/Movie Review – Matrix Trilogy, The: Camiele takes The Blue Pill…

Movie Review – Matrix Trilogy, The: Camiele takes The Blue Pill…

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A while back, internet blog contributor-for-hire Camiele White got in touch with us about writing an article, which we accepted and which turned into a thoughtful meditation on Hitchcock’s Vertigo. When the time came to pull in some favors to write for this weeks Matrix Week, I send an email to Camiele and she graciously accepted my invitation. Here, for your delectation, are her words….

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Before we go any further I’m going to do something completely cheesy, but I have to do it. “You take the blue pill. The story ends, you wake up in your bed and believe whatever you want to believe. You take the red pill. You stay in Wonderland, and I show you how deep the rabbit hole goes.”

Red Pill: Truth be told, when propositioned to write this blog I got an irrational feeling of elation and fear. I’ve always had a soft spot in my heart for The Matrix. However, with this urge to write my heart out, I found myself at a loss as to what I could focus on.

Obviously, there’s the incomparable film style of the Wachowski brothers, the fight sequences that have yet to be rivaled (though, most films following The Matrix would argue that they’ve gotten close). I could start a topic about the cerebral experience of the series, how you were forced to understand the significance of your own humanity, try to answer the question to the mysteries that bind and animate all things. I could get into the obvious religious references of the film, lines and sequences that point towards an overt dogmatic message.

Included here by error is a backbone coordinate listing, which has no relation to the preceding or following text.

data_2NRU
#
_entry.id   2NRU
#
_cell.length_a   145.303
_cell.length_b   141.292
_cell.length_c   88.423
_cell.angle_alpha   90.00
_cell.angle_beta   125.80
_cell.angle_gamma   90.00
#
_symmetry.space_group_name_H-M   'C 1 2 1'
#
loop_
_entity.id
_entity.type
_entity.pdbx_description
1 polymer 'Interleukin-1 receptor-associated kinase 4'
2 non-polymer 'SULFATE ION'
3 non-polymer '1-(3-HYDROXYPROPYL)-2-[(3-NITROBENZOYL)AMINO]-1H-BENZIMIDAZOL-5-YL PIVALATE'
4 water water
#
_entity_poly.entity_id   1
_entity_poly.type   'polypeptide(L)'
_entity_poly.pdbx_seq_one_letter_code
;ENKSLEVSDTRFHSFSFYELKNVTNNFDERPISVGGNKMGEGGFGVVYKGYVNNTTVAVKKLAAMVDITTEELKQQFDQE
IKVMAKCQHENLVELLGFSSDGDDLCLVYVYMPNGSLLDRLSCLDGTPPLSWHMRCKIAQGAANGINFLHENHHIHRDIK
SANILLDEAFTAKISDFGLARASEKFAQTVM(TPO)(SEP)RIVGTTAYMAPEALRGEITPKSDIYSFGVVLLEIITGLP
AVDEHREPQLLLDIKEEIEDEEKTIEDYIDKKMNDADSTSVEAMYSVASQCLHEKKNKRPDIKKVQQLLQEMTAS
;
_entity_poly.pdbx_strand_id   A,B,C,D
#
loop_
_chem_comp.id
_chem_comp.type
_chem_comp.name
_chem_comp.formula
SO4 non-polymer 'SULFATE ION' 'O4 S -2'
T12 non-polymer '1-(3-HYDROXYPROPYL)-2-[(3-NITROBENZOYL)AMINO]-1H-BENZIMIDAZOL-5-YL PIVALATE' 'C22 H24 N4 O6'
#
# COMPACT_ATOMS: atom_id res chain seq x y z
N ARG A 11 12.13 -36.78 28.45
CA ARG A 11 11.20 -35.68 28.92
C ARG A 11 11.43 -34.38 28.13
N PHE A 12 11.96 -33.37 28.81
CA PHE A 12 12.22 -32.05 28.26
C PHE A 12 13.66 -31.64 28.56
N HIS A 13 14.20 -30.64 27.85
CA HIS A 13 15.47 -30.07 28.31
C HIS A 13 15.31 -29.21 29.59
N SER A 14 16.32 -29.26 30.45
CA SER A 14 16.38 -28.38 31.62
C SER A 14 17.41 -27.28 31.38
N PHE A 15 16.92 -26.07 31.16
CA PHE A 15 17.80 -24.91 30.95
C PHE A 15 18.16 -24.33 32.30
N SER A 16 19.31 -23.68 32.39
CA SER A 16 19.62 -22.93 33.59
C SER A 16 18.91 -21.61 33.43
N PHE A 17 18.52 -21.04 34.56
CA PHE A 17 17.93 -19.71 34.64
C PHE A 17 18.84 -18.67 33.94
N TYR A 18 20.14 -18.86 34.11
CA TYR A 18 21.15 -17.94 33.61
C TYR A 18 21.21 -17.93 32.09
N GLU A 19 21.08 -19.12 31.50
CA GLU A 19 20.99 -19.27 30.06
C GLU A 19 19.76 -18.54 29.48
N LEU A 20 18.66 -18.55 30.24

At this point, if you’re craving that blue pill, I advise you to scroll towards the bottom.

Typical day in the White household…. apparently!

After weighing my options I’ve decided the best course of action would be to forgo the main series and talk about a relatively glossed over topic –the space in between. The time that lapses between the first and second films leaves so much open to interpretation. Obviously, you dig Neo’s relationship with Trinity, understand his coming to terms with his inevitability as the savior of an entire existence of humanity. However, the moments that bind this story lay between the realities, expands far beyond just Neo’s existential plight as the sacrificial lamb to the survival of the human race. With that, the Wachowski brothers, as well as a cavalcade of the most prolific and respected anime artists in the world, created a vortex, if you will, of time in which we could better understand the nature of the sinewy ropes that link the Matrix and the Desert of the Real —The Animatrix.